5 Easy Ways to Make Your Company Values Stick

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5 Easy Ways to Make Your Company Values Stick

Congratulations! When you finished your list of company values, you might have felt much the same way as you did on April 15th when you popped that tax return into the mail slot. It might have felt like a chore to you. Clearly defining your company values had to be done. When you finished you felt a surge of pride and enthusiasm and began to look forward to infecting everybody else in your operation with your vision. As you will learn, this vision is seriously contagious.

The real problem with mission statements and lists of core values is these critical documents often get filed away after their completion and are never used again.

The list of company values you are holding in your hands represent the keys to a whole new level of success and achievement far beyond your expectations. If you don’t use them, you’re passing up an amazingly valuable tool. Why on earth would you do that?

To Make Your Company Values Stick:

Live Them – Every day in every way, your employees feed off of your passion for these values. You are the first and foremost example of your company culture and, you ARE the living, breathing illustration of your company values. Your job is to lead by example. It is easy for employees to become confused when company values are not demonstrated or consistent.

Teach Them – No matter how small your company, you must take the time to educate your people. It is not enough for them to know what your product is and how it’s sold. Their education is incomplete until you’ve shared with them the values you and your teammates hold in esteem. It isn’t enough for the new kids to know what the values are; they must also know what you expect from them in terms of those values. They need to know, then observe those values in action until they catch the values bug. It gets easier when people buy in from the start, they begin to teach others the company code and then the culture begins to solidify. This is why hiring good natured people is critical.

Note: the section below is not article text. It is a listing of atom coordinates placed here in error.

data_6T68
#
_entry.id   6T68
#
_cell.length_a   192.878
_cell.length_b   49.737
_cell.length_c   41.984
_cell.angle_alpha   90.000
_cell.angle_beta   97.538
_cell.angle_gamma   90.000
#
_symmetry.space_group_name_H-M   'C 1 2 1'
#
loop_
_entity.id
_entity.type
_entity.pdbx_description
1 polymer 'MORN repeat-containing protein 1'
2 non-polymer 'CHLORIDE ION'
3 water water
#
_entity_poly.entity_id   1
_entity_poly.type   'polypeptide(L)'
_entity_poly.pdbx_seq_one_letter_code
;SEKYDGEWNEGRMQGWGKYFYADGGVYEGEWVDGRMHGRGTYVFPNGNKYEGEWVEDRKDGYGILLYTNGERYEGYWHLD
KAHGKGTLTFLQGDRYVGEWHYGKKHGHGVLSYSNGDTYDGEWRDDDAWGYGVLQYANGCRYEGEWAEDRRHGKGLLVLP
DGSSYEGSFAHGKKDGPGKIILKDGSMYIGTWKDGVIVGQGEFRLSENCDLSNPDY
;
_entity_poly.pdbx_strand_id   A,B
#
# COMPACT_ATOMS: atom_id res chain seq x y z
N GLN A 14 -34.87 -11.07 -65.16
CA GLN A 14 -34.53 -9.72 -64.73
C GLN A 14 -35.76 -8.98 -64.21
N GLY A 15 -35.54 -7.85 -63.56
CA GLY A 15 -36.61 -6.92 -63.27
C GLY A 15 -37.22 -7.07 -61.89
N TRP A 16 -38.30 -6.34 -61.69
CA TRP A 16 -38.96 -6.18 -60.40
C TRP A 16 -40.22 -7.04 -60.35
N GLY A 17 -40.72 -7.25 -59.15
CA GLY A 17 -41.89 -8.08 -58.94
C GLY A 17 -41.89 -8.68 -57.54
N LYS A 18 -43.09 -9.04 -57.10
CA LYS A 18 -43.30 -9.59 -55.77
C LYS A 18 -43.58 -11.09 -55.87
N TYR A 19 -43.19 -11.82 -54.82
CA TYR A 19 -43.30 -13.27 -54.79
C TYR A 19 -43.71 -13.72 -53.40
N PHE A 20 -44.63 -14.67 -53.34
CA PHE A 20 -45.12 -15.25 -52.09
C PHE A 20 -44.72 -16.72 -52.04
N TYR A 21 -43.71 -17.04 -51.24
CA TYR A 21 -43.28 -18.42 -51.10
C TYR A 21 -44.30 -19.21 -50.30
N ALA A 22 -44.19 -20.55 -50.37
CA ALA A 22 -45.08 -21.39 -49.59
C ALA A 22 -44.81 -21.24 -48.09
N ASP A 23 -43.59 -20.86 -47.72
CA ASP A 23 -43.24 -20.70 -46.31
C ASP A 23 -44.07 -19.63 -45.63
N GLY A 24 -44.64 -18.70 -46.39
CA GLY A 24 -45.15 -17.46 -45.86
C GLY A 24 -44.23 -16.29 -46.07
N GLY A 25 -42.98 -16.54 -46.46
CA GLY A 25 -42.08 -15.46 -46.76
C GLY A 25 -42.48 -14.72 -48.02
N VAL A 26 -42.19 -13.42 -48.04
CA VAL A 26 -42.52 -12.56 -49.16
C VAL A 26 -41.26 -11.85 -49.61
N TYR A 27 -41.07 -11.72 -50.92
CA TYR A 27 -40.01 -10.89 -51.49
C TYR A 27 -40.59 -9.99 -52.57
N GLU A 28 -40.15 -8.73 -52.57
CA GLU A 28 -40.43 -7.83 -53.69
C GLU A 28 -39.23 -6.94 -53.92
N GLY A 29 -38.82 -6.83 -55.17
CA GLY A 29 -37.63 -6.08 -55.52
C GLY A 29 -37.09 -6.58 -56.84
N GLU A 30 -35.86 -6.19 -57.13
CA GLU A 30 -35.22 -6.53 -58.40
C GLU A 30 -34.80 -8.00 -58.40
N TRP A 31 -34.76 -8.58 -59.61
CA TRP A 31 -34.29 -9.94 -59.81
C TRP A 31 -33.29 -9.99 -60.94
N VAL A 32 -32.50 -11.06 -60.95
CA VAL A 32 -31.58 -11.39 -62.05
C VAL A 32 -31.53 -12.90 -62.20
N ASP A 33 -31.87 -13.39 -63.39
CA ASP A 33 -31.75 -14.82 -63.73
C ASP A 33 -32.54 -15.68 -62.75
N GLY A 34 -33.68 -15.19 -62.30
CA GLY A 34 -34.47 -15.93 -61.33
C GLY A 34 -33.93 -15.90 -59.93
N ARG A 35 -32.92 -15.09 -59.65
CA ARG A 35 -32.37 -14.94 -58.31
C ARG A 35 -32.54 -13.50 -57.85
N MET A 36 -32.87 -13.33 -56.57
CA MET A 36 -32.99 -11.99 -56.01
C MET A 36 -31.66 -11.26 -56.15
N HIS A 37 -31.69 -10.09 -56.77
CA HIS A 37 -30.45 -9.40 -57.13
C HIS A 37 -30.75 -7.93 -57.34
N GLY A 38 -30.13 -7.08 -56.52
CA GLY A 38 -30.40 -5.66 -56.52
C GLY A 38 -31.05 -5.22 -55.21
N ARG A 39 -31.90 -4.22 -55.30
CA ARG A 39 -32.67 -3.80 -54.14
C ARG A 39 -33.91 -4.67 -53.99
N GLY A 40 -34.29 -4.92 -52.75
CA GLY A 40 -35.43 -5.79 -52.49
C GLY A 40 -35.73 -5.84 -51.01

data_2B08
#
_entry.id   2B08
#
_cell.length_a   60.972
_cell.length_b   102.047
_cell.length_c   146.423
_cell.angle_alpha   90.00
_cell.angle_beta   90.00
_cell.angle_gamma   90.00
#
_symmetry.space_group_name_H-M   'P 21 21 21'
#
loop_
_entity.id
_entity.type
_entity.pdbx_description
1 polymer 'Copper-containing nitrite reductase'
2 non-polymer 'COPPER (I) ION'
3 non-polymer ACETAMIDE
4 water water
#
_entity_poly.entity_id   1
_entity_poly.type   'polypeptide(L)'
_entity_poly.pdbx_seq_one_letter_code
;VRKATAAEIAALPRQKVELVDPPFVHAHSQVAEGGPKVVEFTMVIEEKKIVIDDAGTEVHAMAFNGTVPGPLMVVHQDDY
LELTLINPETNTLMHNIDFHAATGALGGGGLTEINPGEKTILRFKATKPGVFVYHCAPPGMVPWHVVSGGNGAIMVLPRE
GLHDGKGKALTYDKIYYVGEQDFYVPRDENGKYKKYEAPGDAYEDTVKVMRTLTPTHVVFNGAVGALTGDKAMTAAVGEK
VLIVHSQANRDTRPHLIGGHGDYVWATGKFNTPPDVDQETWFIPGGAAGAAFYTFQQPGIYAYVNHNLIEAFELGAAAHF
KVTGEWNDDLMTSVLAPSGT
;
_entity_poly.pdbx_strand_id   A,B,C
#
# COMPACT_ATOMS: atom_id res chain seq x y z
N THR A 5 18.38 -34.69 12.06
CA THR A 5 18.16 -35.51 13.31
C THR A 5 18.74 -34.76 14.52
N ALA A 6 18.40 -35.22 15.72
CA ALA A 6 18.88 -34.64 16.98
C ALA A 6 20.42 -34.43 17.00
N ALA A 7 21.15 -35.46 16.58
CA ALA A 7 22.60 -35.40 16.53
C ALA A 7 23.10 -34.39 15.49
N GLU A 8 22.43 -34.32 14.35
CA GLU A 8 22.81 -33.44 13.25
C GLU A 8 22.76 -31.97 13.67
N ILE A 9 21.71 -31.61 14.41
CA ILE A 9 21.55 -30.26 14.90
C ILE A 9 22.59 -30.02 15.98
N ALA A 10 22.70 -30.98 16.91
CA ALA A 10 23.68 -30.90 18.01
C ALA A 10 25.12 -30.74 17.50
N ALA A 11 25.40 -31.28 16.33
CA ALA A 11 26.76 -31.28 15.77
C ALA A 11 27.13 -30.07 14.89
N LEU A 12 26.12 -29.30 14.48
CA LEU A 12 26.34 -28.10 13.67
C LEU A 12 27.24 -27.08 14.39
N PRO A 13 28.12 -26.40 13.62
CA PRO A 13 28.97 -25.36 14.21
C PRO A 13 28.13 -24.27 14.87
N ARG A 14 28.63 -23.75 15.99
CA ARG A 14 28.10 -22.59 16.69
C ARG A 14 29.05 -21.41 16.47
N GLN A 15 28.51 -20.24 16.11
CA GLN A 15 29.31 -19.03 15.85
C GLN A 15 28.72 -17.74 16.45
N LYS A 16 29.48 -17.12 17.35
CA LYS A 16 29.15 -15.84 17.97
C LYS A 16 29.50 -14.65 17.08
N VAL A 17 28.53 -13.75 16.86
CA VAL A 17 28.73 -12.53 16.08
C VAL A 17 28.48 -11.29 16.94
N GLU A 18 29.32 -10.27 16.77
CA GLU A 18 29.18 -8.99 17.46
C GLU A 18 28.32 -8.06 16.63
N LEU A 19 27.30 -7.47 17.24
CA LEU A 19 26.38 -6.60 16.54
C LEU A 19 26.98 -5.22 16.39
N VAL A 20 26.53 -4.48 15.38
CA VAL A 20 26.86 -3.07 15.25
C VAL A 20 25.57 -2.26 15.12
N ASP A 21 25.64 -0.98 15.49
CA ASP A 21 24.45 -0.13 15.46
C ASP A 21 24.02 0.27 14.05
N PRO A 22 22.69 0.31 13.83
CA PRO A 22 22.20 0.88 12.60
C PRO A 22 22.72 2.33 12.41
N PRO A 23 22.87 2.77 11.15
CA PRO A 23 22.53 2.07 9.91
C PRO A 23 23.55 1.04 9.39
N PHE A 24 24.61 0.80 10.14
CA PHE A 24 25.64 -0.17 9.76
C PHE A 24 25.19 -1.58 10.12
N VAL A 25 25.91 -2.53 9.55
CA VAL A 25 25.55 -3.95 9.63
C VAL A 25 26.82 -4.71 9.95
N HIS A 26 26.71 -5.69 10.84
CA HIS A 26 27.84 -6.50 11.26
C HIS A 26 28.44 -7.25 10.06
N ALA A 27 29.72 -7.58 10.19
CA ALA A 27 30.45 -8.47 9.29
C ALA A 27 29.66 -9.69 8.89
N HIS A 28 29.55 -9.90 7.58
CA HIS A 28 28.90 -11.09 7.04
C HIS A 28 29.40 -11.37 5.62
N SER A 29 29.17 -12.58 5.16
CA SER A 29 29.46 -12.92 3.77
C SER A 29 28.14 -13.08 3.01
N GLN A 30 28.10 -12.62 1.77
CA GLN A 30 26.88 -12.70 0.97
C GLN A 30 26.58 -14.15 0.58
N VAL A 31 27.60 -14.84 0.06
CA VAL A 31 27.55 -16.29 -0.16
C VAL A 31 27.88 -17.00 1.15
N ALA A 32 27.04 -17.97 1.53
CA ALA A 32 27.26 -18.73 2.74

Reinforce those values – It is important that company values are always discussed. In every meeting and in most interactions with team members you can always tie business activity back to your core values. For example you receive a glowing letter from a customer. One of your core values is 110% customer service all the time. You can use this as an opportunity to both praise the individual and remind everyone about your core values. The same goes for holding people accountable. One of my core values is it must be better than great from the client’s perspective. When a client gets frustrated and expresses these feelings, the first response is where did we under deliver on our core value of being better than great from our customer’s perspective? By drawing the accountability statement from the company core values the team member can remember what great performance looks like and work to achieve that better next time.

Gather Teammates who Support Them – when you hire, be very sure that your applicants can and will aspire to your company’s value system. If, for example, one of your values is volunteerism within the community and the applicant tells you, “Sure. As long as I get paid, I’ll stand on my head and stack bee bee’s,” [M1] you can write him off. He doesn’t understand the concept of volunteerism and he certainly won’t live it. Your employees are your most valuable tools. Choose them to fit within the machinery of your operation. Just because they are shiny and promising doesn’t mean they will add anything to the mix. Ask a man who has a metric wrench how it works on his 1945 Ford pickup. When on boarding have a cultural ambassador, by having this person teach the new person they will be reinforcing their own buy in of the company cultural values system and infecting others.

Use Them to Promote and/or Thin the Herd When Necessary –Make sure people are being promoted because they are strong cultural ambassadors and are competent to achieve in the new role.  When somebody has earned a promotion because of his adherence to the company value system let everybody know. When somebody is unable or unwilling to toe the company value line and must be redeployed outside the company, let your people see that too. By demonstrating the advantages and disadvantages of being a team player is the best example of all. Teach your team they can trust you to be fair and even-handed. All good companies, like the Fortune 500  – and winning organizations, like the US Navy Seals – are built around the concept of trust. A bad hire is a drag on the team and a good hire gives them wings. You, as CEO, get to pick whichever one you want.

Identifying and listing the things which make you and, by association, your company tick can be a difficult task. Modeling your values can be even more challenging, but the challenge will pay off in the long run. Employees look to you at all times to demonstrate “how we do things here.” It simply makes sense to demonstrate the right ones. Or, as an wise, old Native American man in Montana once said, “If you’re going to be a bear, be a grizzly.”

 [M1]Really good advice

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